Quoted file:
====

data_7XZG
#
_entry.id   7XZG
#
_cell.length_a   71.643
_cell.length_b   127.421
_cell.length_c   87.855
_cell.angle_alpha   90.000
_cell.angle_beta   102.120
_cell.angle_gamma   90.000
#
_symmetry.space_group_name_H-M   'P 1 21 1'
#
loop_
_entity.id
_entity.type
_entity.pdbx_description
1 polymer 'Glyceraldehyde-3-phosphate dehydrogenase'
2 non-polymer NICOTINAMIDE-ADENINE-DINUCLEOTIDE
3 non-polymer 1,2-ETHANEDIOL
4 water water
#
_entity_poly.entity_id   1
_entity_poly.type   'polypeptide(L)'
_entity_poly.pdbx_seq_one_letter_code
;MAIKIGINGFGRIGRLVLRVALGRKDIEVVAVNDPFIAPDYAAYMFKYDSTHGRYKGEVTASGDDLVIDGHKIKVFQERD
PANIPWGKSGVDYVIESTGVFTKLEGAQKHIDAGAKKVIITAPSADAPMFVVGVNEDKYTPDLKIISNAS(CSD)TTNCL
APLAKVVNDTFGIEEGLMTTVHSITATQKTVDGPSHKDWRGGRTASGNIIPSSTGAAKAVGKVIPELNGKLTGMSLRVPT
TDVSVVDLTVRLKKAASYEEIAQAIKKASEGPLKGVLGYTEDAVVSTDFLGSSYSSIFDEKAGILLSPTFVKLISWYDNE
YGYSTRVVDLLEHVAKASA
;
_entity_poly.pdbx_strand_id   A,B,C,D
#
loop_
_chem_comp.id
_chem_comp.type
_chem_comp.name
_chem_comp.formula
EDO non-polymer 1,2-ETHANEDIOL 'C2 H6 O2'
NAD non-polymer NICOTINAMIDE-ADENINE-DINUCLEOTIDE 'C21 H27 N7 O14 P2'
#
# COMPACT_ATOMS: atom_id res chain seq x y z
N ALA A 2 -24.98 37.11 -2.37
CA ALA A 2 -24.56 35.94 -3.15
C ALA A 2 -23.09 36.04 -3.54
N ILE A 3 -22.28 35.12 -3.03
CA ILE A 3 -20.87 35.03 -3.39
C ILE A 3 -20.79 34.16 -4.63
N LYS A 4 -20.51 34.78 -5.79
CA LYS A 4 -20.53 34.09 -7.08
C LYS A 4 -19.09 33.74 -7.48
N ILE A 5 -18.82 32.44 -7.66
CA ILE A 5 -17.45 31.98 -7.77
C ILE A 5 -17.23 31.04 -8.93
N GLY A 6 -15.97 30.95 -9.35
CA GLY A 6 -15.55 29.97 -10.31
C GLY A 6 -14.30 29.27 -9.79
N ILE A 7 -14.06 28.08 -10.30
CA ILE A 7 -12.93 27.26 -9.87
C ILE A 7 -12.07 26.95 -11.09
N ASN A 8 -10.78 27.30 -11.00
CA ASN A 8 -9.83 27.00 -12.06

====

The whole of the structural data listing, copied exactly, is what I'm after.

data_7XZG
#
_entry.id   7XZG
#
_cell.length_a   71.643
_cell.length_b   127.421
_cell.length_c   87.855
_cell.angle_alpha   90.000
_cell.angle_beta   102.120
_cell.angle_gamma   90.000
#
_symmetry.space_group_name_H-M   'P 1 21 1'
#
loop_
_entity.id
_entity.type
_entity.pdbx_description
1 polymer 'Glyceraldehyde-3-phosphate dehydrogenase'
2 non-polymer NICOTINAMIDE-ADENINE-DINUCLEOTIDE
3 non-polymer 1,2-ETHANEDIOL
4 water water
#
_entity_poly.entity_id   1
_entity_poly.type   'polypeptide(L)'
_entity_poly.pdbx_seq_one_letter_code
;MAIKIGINGFGRIGRLVLRVALGRKDIEVVAVNDPFIAPDYAAYMFKYDSTHGRYKGEVTASGDDLVIDGHKIKVFQERD
PANIPWGKSGVDYVIESTGVFTKLEGAQKHIDAGAKKVIITAPSADAPMFVVGVNEDKYTPDLKIISNAS(CSD)TTNCL
APLAKVVNDTFGIEEGLMTTVHSITATQKTVDGPSHKDWRGGRTASGNIIPSSTGAAKAVGKVIPELNGKLTGMSLRVPT
TDVSVVDLTVRLKKAASYEEIAQAIKKASEGPLKGVLGYTEDAVVSTDFLGSSYSSIFDEKAGILLSPTFVKLISWYDNE
YGYSTRVVDLLEHVAKASA
;
_entity_poly.pdbx_strand_id   A,B,C,D
#
loop_
_chem_comp.id
_chem_comp.type
_chem_comp.name
_chem_comp.formula
EDO non-polymer 1,2-ETHANEDIOL 'C2 H6 O2'
NAD non-polymer NICOTINAMIDE-ADENINE-DINUCLEOTIDE 'C21 H27 N7 O14 P2'
#
# COMPACT_ATOMS: atom_id res chain seq x y z
N ALA A 2 -24.98 37.11 -2.37
CA ALA A 2 -24.56 35.94 -3.15
C ALA A 2 -23.09 36.04 -3.54
N ILE A 3 -22.28 35.12 -3.03
CA ILE A 3 -20.87 35.03 -3.39
C ILE A 3 -20.79 34.16 -4.63
N LYS A 4 -20.51 34.78 -5.79
CA LYS A 4 -20.53 34.09 -7.08
C LYS A 4 -19.09 33.74 -7.48
N ILE A 5 -18.82 32.44 -7.66
CA ILE A 5 -17.45 31.98 -7.77
C ILE A 5 -17.23 31.04 -8.93
N GLY A 6 -15.97 30.95 -9.35
CA GLY A 6 -15.55 29.97 -10.31
C GLY A 6 -14.30 29.27 -9.79
N ILE A 7 -14.06 28.08 -10.30
CA ILE A 7 -12.93 27.26 -9.87
C ILE A 7 -12.07 26.95 -11.09
N ASN A 8 -10.78 27.30 -11.00
CA ASN A 8 -9.83 27.00 -12.06